An Introduction to the Electronic Structure of Atoms and MoleculesProfessor of Chemistry / McMaster University / Hamilton, Ontario

The helium atom is a good example of a manyelectron atom (that is, an atom which contains more than one electron). No fundamentally new problems are encountered whether we consider two or ten electrons, but a very important problem arises in passing from the oneelectron to the twoelectron case. To see what this problem is, consider all the potential interactions found in a helium atom. Again, consider the electrons to be point charges and "freeze" them at some instantaneous positions in space (Fig.41).
The potential energy, the average value of which is to be determined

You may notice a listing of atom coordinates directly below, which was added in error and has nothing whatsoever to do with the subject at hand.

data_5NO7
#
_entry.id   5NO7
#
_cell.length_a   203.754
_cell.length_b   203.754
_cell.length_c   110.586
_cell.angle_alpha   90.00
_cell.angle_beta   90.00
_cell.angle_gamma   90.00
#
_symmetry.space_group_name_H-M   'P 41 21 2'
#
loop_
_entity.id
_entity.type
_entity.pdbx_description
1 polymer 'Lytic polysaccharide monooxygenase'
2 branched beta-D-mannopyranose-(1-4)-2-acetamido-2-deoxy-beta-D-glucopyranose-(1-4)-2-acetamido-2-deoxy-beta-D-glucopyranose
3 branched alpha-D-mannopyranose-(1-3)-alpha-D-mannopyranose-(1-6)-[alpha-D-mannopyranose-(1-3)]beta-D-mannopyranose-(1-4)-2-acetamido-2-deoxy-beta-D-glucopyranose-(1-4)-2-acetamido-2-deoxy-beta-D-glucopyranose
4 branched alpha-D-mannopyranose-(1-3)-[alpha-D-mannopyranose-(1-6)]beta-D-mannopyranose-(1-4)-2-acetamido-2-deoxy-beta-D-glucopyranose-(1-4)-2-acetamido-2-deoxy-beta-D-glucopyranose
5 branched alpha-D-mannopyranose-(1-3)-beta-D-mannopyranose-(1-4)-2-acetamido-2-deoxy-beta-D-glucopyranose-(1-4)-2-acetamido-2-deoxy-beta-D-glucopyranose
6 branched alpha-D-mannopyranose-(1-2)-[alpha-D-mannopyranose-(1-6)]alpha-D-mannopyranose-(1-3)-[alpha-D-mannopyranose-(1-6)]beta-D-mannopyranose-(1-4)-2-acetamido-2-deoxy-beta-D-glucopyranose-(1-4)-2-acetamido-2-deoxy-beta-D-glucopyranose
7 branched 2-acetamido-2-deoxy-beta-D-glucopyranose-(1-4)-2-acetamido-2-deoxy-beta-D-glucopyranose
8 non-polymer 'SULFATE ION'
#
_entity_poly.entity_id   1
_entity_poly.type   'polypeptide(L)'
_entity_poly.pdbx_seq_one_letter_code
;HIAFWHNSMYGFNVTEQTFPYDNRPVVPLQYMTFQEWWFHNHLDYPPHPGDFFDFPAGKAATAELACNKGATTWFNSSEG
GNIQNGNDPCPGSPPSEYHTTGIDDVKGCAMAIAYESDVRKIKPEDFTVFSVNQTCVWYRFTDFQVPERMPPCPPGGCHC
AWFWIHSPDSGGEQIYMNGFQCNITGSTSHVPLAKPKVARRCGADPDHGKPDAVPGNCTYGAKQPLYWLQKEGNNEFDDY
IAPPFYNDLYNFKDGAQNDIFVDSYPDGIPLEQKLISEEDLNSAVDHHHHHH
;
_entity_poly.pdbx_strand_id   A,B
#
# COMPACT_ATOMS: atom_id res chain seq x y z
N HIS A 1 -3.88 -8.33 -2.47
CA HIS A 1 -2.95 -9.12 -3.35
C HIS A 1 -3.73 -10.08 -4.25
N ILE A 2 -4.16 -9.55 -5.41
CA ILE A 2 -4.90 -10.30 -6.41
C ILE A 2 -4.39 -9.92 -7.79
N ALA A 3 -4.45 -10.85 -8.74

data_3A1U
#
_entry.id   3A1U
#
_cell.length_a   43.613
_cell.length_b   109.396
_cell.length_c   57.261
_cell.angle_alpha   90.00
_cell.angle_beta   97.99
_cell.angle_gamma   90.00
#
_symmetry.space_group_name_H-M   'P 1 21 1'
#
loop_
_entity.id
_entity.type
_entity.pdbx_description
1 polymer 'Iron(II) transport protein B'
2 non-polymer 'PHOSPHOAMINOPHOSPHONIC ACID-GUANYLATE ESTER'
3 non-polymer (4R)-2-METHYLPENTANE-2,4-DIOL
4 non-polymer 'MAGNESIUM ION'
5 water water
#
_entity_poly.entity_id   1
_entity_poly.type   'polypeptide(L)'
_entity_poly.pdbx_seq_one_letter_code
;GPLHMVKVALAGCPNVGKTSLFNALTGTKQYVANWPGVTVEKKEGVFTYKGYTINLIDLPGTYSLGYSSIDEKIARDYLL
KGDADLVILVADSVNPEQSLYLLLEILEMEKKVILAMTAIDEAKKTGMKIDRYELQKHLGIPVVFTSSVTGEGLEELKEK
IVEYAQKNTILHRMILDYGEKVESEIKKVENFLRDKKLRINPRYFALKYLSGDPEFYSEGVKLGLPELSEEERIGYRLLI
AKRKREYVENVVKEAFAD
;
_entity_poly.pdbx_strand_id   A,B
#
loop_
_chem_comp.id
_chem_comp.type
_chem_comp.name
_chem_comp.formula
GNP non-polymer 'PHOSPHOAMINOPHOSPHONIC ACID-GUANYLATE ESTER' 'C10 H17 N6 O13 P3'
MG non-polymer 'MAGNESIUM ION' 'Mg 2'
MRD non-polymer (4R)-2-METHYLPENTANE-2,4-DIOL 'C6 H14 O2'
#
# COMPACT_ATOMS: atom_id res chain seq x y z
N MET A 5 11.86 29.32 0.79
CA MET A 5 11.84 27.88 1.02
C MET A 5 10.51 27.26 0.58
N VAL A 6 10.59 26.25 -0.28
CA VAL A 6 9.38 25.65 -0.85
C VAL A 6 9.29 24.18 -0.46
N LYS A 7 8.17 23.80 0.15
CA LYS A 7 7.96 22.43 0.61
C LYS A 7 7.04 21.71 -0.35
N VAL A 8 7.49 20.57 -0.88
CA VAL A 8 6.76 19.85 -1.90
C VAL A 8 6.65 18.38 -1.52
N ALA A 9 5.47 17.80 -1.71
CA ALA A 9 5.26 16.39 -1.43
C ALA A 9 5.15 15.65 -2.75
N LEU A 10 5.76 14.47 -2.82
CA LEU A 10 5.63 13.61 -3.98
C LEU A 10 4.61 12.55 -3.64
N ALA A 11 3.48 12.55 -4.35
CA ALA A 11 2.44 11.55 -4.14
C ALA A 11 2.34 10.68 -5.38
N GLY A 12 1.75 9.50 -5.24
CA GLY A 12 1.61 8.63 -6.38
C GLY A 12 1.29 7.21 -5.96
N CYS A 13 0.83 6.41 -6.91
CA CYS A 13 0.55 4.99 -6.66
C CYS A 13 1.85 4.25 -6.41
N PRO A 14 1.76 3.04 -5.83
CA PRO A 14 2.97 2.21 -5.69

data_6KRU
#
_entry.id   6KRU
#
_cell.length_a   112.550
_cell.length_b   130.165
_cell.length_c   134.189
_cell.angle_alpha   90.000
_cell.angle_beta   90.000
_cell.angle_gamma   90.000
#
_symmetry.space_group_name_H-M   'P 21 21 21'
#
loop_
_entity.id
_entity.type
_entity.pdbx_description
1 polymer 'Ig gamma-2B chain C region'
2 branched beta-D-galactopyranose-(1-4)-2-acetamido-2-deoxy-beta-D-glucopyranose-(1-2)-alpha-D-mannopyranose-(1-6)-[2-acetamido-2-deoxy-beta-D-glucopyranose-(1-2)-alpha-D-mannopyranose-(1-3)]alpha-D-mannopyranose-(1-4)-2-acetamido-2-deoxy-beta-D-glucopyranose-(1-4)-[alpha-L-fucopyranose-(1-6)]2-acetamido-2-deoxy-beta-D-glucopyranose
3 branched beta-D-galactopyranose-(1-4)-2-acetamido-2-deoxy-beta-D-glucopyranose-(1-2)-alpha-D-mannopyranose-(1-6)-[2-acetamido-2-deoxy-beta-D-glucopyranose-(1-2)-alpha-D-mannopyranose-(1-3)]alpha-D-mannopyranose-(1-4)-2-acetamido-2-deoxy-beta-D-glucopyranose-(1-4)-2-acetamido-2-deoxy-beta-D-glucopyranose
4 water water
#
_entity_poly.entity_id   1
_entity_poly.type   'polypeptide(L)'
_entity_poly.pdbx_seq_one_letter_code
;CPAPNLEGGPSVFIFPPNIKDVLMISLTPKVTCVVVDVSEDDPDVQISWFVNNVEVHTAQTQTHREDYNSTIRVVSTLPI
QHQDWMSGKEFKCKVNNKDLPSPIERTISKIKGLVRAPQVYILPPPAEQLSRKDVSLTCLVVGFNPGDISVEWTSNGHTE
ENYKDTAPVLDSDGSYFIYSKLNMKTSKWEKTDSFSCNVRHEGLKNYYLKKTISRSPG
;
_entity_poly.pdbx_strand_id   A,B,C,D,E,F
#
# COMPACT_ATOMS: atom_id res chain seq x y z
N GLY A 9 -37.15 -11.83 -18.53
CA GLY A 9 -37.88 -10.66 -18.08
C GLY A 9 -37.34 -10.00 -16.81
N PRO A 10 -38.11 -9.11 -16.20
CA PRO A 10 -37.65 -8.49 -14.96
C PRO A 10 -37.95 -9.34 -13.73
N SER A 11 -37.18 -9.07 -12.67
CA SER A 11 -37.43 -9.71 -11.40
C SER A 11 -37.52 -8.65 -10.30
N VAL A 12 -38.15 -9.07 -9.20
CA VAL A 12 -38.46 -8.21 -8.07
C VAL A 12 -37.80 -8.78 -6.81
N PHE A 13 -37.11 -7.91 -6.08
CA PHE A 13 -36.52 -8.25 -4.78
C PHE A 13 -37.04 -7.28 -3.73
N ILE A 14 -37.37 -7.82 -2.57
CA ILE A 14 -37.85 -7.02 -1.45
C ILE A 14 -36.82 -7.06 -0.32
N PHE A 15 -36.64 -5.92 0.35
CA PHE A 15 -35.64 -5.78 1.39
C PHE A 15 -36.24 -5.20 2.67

by quantum mechanics, is
(1) 


The first and second terms in equation (1) represent the attraction of the helium nucleus (for which Z = 2) for electrons 1 and 2 respectively. The last term represents the repulsion between the two electrons. It is this last term which makes the problem of the helium atom, and of all manyelectron atoms, difficult to solve. No direct solution to the problem exists, the reason being that there are too many interactions to consider simultaneously. We must make some approximation in our approach to this problem.